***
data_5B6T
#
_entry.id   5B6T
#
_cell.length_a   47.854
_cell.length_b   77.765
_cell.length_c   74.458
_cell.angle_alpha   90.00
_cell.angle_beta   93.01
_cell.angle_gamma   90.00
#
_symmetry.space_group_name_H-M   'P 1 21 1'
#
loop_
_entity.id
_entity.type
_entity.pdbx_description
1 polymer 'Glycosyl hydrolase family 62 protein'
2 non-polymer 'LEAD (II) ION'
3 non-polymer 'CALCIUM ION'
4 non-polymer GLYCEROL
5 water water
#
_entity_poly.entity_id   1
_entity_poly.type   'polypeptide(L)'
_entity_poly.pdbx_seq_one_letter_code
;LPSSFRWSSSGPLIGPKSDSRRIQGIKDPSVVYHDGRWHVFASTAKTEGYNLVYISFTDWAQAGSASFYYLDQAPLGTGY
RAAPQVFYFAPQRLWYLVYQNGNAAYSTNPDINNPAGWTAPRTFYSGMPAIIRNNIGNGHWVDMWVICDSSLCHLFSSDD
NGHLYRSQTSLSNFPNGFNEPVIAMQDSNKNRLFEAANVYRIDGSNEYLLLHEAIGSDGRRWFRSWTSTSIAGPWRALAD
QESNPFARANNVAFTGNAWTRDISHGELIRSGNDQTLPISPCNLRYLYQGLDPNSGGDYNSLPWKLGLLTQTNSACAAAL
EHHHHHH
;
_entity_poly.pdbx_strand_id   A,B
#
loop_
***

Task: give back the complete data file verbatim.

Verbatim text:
data_5B6T
#
_entry.id   5B6T
#
_cell.length_a   47.854
_cell.length_b   77.765
_cell.length_c   74.458
_cell.angle_alpha   90.00
_cell.angle_beta   93.01
_cell.angle_gamma   90.00
#
_symmetry.space_group_name_H-M   'P 1 21 1'
#
loop_
_entity.id
_entity.type
_entity.pdbx_description
1 polymer 'Glycosyl hydrolase family 62 protein'
2 non-polymer 'LEAD (II) ION'
3 non-polymer 'CALCIUM ION'
4 non-polymer GLYCEROL
5 water water
#
_entity_poly.entity_id   1
_entity_poly.type   'polypeptide(L)'
_entity_poly.pdbx_seq_one_letter_code
;LPSSFRWSSSGPLIGPKSDSRRIQGIKDPSVVYHDGRWHVFASTAKTEGYNLVYISFTDWAQAGSASFYYLDQAPLGTGY
RAAPQVFYFAPQRLWYLVYQNGNAAYSTNPDINNPAGWTAPRTFYSGMPAIIRNNIGNGHWVDMWVICDSSLCHLFSSDD
NGHLYRSQTSLSNFPNGFNEPVIAMQDSNKNRLFEAANVYRIDGSNEYLLLHEAIGSDGRRWFRSWTSTSIAGPWRALAD
QESNPFARANNVAFTGNAWTRDISHGELIRSGNDQTLPISPCNLRYLYQGLDPNSGGDYNSLPWKLGLLTQTNSACAAAL
EHHHHHH
;
_entity_poly.pdbx_strand_id   A,B
#
loop_